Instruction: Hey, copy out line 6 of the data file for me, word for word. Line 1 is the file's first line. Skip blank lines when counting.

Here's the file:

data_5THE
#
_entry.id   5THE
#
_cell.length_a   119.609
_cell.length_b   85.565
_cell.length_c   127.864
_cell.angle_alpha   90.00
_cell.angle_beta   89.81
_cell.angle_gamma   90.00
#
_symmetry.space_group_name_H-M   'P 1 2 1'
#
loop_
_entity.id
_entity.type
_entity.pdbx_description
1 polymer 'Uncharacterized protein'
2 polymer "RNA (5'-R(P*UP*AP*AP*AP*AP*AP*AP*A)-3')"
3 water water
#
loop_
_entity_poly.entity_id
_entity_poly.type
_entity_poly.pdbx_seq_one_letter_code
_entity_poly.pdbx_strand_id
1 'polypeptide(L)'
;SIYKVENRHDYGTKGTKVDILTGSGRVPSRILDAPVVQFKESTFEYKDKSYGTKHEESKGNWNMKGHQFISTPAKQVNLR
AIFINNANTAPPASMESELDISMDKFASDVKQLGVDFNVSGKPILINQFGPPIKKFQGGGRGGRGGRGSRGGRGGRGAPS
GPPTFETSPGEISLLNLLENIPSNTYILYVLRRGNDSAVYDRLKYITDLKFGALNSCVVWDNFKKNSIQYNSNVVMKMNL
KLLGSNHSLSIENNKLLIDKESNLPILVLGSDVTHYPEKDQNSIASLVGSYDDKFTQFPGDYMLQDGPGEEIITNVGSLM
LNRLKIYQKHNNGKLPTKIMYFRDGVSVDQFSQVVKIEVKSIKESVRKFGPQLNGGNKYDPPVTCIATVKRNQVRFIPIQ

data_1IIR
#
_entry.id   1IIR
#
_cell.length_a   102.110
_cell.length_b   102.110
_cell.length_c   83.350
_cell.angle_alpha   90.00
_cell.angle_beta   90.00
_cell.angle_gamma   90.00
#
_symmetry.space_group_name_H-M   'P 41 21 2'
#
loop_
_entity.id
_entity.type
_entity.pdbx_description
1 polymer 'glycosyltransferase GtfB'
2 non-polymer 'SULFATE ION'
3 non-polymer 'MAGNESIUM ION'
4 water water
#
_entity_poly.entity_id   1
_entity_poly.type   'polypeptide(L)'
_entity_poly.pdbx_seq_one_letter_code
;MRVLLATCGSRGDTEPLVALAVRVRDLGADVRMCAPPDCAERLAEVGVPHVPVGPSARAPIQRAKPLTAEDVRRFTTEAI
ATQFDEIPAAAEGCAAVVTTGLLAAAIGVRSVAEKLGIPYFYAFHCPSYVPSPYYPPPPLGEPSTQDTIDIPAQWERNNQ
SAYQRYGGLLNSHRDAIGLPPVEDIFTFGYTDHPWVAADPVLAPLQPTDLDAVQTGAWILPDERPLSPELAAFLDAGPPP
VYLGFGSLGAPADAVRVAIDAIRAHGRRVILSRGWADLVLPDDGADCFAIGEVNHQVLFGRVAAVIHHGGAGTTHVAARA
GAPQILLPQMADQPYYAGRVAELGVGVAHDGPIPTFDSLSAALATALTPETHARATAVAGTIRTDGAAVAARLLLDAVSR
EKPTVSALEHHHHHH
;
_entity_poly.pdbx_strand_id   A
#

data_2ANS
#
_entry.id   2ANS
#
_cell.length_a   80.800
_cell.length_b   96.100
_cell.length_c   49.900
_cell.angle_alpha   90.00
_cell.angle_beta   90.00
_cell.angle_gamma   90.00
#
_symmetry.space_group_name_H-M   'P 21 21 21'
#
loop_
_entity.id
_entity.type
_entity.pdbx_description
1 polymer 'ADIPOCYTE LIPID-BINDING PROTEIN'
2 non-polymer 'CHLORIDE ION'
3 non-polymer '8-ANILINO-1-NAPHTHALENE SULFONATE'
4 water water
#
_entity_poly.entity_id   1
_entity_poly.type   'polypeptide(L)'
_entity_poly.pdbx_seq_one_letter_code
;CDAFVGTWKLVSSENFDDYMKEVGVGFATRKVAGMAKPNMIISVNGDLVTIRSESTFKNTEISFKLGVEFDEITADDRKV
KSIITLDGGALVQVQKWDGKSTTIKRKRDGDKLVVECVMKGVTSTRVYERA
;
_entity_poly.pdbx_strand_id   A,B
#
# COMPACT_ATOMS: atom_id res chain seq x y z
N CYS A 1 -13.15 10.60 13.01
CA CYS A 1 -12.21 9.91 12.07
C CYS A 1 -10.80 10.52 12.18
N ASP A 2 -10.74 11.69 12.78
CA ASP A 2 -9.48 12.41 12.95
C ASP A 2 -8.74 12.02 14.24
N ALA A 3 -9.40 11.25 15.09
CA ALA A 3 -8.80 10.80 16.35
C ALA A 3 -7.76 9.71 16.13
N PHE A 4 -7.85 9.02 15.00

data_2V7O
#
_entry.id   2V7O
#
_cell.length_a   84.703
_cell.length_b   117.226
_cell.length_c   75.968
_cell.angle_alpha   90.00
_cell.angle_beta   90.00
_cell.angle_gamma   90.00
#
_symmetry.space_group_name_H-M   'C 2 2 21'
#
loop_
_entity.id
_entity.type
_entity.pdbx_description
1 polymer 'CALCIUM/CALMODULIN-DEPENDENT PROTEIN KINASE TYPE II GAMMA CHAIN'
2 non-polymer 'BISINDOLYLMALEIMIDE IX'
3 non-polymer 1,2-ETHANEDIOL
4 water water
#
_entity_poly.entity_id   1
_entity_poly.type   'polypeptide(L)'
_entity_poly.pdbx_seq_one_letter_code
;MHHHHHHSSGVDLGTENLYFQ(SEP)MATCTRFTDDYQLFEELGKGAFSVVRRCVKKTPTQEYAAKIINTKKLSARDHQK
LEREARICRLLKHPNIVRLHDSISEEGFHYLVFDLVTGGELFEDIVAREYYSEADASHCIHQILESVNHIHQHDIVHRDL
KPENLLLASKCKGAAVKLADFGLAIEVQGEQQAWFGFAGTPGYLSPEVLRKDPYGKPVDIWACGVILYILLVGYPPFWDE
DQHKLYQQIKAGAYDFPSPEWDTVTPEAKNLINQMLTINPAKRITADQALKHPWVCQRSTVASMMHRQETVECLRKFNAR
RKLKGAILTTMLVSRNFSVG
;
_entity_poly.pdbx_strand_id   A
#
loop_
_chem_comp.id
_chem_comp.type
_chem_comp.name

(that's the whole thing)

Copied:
_cell.length_b   85.565